• Health, food and nutrition

      The United Nations in 1990 continued to respond to the international dimensions of issues related to health, food and nutrition, especially those concerning disabled persons, acquired immunodeficiency syndrome (AIDS), poverty and famine.

    • Social and cultural development, crime prevention and human resources

      The United Nations continued in 1990 to disseminate data on the world social situation, particularly in regard to the developing countries, in order to promote policy measures based on accurate knowledge of the specific interrelationships among economic growth, human development and social progress in the achievement of overall development. It moreover continued to examine the question of social justice and ways in which it could be achieved for all.

    • Women

      In 1990, the United Nations undertook the first five-year review and appraisal of the Nairobi Forward-looking Strategies for the Advancement of Women, which were adopted in 1985 by the World Conference to Review and Appraise the Achievements of the United Nations Decade for Women (1976-1985). The Commission on the Status of Women, which carried out the review and appraisal at an extended thirty-fourth session (Vienna, 26 February–9 March), considered the first biennial report of the Secretary-General on progress made by the UN system in implementing the Strategies and made recommendations for action in the priority areas of equality, development and peace.

    • Children, youth and aging persons

      The year 1990 was one of major achievement for the world’s children and the work of the United Nations Children’s Fund (UNICEF), despite the enormous challenges still to be addressed in that area by the international community.

    • Refugees and displaced persons

      The year 1990 marked an unprecedented deterioration in the global refugee situation-with a staggering 15 million world wide-due in large part to developments in the Horn of Africa and western Africa. The United Nations High Commissioner for Refugees (UNHCR) continued its humanitarian activities on behalf of refugees and internally displaced persons throughout the world, despite the financial constraints under which it was operating. In addition to responding to increased requests for emergency assistance to new refugees, UNHCR, in co-operation with concerned Governments and intergovernmental and non-governmental organizations, continued to seek durable solutions to refugee problems through programmes of voluntary repatriation, local integration in the country of asylum or resettlement in another country.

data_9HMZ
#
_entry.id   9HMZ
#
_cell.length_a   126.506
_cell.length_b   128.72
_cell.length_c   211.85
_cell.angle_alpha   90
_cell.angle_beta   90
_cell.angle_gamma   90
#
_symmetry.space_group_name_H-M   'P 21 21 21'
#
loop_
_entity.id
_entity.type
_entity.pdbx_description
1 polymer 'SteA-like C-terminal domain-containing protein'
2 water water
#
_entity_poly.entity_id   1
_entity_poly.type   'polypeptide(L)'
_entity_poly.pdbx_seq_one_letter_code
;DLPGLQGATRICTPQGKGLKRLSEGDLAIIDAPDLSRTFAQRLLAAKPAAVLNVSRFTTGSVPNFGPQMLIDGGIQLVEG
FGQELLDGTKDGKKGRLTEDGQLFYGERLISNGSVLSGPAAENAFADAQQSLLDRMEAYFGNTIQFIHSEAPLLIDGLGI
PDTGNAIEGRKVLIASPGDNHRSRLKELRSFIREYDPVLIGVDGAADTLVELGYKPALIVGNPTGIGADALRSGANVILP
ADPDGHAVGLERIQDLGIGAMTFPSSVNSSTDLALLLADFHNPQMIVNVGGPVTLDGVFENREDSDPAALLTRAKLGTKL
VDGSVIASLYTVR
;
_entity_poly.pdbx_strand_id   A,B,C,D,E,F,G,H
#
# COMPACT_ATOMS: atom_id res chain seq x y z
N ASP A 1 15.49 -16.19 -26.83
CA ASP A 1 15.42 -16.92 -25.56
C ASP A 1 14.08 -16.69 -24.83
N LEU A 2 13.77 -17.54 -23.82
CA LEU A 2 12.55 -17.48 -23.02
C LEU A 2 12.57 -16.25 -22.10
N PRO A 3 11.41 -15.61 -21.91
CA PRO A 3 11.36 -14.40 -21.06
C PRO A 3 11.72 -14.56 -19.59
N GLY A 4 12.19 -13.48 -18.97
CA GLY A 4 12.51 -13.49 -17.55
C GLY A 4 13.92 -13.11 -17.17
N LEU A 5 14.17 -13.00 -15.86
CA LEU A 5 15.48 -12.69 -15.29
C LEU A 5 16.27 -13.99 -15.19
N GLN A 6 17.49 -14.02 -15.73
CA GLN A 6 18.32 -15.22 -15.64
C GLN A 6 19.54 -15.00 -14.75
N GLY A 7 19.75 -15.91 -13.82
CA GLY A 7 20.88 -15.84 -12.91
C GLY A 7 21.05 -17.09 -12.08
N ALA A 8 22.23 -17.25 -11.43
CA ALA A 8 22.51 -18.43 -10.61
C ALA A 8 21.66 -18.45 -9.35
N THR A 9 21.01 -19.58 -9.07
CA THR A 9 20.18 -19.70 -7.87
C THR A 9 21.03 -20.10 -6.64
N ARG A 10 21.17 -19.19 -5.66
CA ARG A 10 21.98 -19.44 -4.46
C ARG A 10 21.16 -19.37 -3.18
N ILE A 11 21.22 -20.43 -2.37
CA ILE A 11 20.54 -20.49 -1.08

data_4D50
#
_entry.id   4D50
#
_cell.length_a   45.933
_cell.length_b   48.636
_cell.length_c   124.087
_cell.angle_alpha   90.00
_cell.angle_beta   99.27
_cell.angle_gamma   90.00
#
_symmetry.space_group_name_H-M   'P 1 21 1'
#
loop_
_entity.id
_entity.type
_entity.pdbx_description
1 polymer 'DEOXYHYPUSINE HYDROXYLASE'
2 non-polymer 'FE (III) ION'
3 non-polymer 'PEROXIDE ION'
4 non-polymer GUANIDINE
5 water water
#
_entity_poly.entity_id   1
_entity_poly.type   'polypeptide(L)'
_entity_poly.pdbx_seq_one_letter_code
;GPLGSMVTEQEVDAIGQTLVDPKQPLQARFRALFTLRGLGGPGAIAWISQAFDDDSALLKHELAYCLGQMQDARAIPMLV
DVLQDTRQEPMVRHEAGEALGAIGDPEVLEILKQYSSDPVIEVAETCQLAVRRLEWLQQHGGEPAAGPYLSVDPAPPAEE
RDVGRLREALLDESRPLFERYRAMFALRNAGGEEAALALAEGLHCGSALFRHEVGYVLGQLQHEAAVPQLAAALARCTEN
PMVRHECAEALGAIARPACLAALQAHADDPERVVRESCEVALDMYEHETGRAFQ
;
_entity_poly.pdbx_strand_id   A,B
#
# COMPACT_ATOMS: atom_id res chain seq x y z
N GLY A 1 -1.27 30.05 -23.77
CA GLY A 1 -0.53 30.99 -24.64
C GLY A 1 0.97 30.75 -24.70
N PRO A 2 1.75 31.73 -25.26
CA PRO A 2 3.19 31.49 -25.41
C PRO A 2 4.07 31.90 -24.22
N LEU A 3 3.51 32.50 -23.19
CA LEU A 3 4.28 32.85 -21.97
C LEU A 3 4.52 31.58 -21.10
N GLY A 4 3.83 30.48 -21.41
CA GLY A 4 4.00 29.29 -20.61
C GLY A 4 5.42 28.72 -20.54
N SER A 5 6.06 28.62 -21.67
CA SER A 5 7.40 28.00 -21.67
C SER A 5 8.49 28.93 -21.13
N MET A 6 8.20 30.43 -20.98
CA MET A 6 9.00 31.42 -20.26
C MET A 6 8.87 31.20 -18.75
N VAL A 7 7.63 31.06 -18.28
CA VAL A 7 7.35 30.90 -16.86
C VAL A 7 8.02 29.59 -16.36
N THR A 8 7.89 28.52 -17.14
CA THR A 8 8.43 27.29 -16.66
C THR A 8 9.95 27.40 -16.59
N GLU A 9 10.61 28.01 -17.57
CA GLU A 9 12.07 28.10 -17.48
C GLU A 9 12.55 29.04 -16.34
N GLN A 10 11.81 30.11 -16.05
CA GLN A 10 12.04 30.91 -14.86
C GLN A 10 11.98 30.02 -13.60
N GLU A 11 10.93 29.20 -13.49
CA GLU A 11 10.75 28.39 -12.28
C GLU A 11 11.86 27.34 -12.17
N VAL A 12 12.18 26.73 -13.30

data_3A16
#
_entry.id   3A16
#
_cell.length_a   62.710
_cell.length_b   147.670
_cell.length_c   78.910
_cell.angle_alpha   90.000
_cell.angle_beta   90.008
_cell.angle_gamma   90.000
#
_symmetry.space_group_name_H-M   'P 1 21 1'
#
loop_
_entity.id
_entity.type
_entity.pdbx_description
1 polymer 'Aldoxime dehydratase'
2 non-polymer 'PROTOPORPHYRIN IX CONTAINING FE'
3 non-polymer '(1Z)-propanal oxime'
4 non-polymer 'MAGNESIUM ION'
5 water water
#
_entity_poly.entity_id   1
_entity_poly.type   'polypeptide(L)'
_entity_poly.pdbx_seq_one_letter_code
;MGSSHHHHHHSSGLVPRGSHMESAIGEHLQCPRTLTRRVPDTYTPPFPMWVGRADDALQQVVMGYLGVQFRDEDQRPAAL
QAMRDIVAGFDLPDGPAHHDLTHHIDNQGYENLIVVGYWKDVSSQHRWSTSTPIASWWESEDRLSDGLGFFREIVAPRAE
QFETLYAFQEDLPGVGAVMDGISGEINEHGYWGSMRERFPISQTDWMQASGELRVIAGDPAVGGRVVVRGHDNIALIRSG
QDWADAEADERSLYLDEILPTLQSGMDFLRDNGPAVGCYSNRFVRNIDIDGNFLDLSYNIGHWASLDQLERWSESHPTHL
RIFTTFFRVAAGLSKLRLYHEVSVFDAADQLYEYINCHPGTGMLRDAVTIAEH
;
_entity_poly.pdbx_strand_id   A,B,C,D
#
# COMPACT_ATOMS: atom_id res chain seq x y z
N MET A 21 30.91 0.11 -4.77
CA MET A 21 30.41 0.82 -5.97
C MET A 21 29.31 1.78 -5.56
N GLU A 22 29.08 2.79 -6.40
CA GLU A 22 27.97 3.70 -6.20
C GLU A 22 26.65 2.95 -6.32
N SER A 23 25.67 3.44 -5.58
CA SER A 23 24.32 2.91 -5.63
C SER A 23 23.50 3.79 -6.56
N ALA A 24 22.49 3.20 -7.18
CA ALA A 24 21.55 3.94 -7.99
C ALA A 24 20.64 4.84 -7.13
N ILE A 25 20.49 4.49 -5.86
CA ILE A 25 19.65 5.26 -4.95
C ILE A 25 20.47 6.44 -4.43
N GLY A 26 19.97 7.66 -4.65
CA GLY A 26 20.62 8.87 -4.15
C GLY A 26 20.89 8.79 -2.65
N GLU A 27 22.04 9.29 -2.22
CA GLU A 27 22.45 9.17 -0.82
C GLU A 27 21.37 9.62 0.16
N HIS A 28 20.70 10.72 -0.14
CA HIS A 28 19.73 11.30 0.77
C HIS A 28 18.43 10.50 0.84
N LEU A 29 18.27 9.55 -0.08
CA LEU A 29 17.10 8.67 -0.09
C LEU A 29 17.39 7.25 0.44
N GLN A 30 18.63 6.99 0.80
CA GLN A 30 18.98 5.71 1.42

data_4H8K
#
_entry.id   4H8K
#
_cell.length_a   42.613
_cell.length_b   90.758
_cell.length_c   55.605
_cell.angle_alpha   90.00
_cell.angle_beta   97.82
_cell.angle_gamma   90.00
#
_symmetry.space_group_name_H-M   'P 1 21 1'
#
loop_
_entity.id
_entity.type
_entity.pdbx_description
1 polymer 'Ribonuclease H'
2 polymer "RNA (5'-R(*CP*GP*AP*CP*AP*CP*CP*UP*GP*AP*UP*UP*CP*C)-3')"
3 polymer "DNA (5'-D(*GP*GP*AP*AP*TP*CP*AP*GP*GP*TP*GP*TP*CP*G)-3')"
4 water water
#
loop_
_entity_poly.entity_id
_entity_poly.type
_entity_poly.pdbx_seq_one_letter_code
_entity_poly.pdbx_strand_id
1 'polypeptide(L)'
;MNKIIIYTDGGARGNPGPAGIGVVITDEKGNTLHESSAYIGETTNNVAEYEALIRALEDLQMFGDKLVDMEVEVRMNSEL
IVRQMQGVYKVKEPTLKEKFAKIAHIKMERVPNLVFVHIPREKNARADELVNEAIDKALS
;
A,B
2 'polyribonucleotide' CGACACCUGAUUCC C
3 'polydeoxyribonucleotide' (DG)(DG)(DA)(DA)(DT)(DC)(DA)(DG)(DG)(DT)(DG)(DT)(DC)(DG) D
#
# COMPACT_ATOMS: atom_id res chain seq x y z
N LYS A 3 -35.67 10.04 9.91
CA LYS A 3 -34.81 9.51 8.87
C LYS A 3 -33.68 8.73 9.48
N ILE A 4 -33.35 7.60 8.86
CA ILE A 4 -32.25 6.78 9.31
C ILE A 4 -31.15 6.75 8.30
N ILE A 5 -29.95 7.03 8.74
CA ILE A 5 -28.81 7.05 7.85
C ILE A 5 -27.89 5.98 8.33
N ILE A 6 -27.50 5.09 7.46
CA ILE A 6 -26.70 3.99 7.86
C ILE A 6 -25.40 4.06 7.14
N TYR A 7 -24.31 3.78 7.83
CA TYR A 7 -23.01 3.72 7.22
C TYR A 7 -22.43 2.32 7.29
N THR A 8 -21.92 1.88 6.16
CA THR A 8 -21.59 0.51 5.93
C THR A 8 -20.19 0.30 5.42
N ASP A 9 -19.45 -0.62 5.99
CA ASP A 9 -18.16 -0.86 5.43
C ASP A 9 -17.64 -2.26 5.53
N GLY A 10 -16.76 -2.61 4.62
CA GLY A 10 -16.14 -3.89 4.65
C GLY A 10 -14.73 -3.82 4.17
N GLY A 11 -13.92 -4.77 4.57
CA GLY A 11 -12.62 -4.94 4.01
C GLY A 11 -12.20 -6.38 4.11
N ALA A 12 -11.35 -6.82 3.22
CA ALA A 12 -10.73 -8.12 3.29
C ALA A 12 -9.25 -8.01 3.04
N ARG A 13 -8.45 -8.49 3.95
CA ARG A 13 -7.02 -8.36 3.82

• International drug control

      In 1990, the United Nations continued to address the problem of the rising trend in drug abuse and the illicit production of and trafficking in narcotics and psychotropic substances. During the year, the Organization took major steps to enhance its drug control activities.

    • Statistics

      In 1990, the United Nations continued its efforts to strengthen international co-operation in the field of statistics.

    • Institutional arrangements

      The Economic and Social Council continued during 1990 to review its structure and functioning. In July, the Council invited its President to hold informal consultations on the review of measures agreed upon for the revitalization of the Council. It also agreed to hold a special high-level meeting on major policy themes in 1991. The General Assembly, in December, decided to reconvene in a resumed session in April 1991 for in-depth consideration and negotiation of proposals for the restructuring of the United Nations in the economic and social fields. It also adopted new proposals for the revitalization of its Third (Social, Humanitarian and Cultural) Committee.